|Sensei for the
David Allen says work in the knowledge
economy requires a new kind of mental calisthenics.
Information management is not a science but an art -- a
martial art -- and it's time to start training.
by John Hoult
Enter "information overload" into Google.com and, in
.09 seconds, you'll have 257,000 results. Case in point.
Amazon.com offers at least 10 books to combat the problem. Change
agents and free agents alike cite it as one of the chief perils of
the new economy. But David
Allen, a self-management consultant, will tell you otherwise.
"Information overload is not the problem," Allen says. "If it
were, you'd walk into a library and die. The problem lies in the
amount of information you allow into your life without deciding what
it means and what you're going to do with it." Allen says fighting
the overload battle on so many fronts -- whether email, voicemail,
paperwork, meeting notes, or reading material -- isn't a science,
it's a martial art, and you need a black belt to thrive. Here's his
1. Get everything out of your head.
Any information in your head is in the wrong place. Either it
bugs you more than it should, or you're not able to give it the
attention it deserves. Collect all the ideas you can -- but not in
your head. Carry a notepad, a tape recorder, anything. Keep
everything: ideas, emails, project notes, and must-read paperwork in
one inbox for processing.
According to Allen, people tend to file all their projects into
their psychic RAM -- the "I would/could/should/need to" space in
their brain. Psychic RAM is timeless: As soon as you tell yourself
you should be doing something, a part of you thinks you should be
doing it right now. To cut down stress, get everything out of your
head and into a system your mind can trust.
2. Decide on the goal. Decide on the next
Most stress stems from people failing to decide instantly on the
next step. You must first define your desired outcome for a project,
a phone message, or a newspaper clipping. Then define the next
action that will bring you closer to that outcome -- delegating a
presentation, returning a call, or filing a clip in a background
file. Finally define the context that will foster that action.
First, define victory: Ask yourself what result you want and how
you'll know when you've reached that outcome. Then, ascertain the
next step toward that goal. If you had no other responsibilities,
what would you do to push this along? Don't overplan. If your list
reads, "Call Fred. If Fred's dead, call Sue," that's overplanning.
Keep your eye on the goal, make your next step, and remain flexible
to what arises.
Finally, figure out what you need to achieve that next action. Do
you need a computer? A phone? A car? Your boss's feedback?
3. Organize the thinking, not the
Some next steps you can do right away; others require planning.
Organize the ideas, not the paper. Take the decisions you just made
-- the outcome, the next action, and the context in which you can do
it -- and put them into a system that you review regularly. Keep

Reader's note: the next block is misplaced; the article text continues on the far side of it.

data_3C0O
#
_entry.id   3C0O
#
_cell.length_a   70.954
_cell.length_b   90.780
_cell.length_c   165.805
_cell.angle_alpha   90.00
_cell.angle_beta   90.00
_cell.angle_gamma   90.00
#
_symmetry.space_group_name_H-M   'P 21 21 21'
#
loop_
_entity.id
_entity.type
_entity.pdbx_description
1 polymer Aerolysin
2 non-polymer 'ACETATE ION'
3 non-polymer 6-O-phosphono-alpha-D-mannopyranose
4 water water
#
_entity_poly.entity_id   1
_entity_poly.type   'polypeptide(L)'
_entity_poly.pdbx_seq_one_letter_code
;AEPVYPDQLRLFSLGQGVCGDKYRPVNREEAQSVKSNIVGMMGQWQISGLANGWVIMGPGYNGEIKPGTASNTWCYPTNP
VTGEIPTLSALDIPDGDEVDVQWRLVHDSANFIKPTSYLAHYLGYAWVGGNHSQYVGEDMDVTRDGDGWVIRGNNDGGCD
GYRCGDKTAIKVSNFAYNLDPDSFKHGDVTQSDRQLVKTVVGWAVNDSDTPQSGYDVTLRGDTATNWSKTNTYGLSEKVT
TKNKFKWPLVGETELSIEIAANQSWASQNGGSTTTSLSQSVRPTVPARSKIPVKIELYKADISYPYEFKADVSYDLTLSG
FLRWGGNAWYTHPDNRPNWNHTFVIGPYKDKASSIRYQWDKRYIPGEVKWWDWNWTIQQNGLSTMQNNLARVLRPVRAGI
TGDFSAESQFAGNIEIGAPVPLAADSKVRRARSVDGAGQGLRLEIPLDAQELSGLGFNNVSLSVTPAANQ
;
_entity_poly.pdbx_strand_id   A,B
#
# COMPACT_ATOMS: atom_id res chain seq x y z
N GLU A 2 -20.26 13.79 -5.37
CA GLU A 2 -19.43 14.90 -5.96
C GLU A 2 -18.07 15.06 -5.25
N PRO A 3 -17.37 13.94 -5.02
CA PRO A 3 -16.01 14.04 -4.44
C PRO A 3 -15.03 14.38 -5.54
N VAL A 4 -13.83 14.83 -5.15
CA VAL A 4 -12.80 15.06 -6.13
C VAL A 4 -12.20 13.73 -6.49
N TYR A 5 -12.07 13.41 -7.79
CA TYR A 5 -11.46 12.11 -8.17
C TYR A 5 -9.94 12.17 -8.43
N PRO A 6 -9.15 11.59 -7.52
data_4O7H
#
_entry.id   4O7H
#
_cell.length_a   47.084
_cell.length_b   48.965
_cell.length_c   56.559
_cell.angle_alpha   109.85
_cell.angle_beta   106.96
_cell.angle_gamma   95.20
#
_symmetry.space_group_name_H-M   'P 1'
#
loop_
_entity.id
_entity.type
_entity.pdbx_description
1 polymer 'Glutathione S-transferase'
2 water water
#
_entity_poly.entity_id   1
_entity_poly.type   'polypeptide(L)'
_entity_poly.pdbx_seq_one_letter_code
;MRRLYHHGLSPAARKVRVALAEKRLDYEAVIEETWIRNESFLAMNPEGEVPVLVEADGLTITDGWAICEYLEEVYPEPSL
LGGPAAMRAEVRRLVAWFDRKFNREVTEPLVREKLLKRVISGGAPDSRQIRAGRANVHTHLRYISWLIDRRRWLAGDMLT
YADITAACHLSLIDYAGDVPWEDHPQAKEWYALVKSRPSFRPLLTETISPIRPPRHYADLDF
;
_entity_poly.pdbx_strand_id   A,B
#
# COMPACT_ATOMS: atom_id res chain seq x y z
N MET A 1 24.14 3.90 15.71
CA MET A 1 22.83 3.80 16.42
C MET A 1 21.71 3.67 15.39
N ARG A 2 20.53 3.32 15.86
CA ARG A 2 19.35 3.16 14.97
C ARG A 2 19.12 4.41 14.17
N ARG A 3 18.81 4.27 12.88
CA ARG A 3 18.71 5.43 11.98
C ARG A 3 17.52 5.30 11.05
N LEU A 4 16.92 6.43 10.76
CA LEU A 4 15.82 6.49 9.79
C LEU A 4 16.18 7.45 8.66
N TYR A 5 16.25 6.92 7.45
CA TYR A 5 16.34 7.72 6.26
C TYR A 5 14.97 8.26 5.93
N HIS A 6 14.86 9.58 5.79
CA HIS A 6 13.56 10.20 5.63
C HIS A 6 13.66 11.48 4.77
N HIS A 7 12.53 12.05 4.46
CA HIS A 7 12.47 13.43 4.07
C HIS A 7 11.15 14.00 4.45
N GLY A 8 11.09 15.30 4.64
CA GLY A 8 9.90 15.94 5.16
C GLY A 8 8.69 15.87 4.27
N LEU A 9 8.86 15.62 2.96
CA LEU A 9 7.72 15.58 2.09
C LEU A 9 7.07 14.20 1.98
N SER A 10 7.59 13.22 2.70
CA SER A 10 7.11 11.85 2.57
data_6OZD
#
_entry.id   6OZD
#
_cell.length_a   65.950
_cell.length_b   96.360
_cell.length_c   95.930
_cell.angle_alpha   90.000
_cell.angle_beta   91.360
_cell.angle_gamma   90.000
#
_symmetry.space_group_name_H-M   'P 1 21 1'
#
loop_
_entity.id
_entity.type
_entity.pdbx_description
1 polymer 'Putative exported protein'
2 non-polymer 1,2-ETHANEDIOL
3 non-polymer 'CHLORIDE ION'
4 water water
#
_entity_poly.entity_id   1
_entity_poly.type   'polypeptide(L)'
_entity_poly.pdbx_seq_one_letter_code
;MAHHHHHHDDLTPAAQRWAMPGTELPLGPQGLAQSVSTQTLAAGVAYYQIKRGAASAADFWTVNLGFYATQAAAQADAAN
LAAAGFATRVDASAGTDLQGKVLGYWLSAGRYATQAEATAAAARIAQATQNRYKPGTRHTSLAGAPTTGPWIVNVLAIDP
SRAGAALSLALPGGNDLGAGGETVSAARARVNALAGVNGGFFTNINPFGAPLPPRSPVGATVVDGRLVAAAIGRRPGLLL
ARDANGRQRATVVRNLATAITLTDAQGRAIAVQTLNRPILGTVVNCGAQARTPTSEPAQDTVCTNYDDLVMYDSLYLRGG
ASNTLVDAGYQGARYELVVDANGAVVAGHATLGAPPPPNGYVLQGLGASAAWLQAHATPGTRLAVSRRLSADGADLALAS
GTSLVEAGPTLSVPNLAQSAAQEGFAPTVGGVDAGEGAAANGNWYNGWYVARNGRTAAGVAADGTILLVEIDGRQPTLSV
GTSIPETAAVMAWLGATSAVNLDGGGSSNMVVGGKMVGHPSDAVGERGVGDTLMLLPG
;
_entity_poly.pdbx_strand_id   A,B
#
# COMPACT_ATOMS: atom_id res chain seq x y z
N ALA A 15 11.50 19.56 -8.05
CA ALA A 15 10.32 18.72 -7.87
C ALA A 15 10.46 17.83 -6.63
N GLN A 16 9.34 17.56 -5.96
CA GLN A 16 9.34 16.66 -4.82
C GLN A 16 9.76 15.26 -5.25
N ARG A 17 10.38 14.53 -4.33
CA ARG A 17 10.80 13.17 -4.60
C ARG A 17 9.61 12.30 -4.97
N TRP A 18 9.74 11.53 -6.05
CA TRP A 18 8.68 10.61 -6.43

lists of projects underway and those still in planning. List them by
the outcome desired. Track the next steps and the things you're
waiting on for each.
4. Review the details. Review the plan. Review the
Review on at least three levels. On a daily basis, you need to
know, and deal with, the minutiae of your life. Weekly, you need to
update your project plans. What landed on your plate this week, and
how does it fit in with what's already there? And in the long term,
you must understand the big picture -- how does each step fit in
with the life-long priorities you've set? Spend time detached from
the daily grind to avoid getting ground up by details.
Reviewing allows you to renegotiate with your boss, with your
spouse, or with yourself. When something new comes up, renegotiate
right away: "That's cool, but something's going to have to slip. Is
that okay?" Have the uncomfortable conversations up front to avoid
the painful ones later on. To do that, you need to know your
Four questions to help you determine your next steps:
Context: What can you do? Without a phone, you can't make
phone calls, so relax and pick something you can move ahead on.
How much time do you have? Don't try to do a major project
review in the seven minutes between meetings. Use that time to check
voicemail, return a quick email, prepare for the upcoming meeting,
or just to dump notes from the past one into your inbox for later
How tired are you? Save lists of low-brainpower chores and
do them when you're exhausted -- that's productivity! If you're not
wiped out, put your efforts into plowing through your next steps,
putting out fires ( there will always be fires ), or defining the
outcomes and next steps for new or continuing fires.
What's the priority? Trust your gut on this. You'll know
what to do next so long as you know all the choices you have.
To read more about David Allen's philosophy, check out You Can Do
Anything - But Not Everything from FC issue 34. To contact David
Allen, email firstname.lastname@example.org
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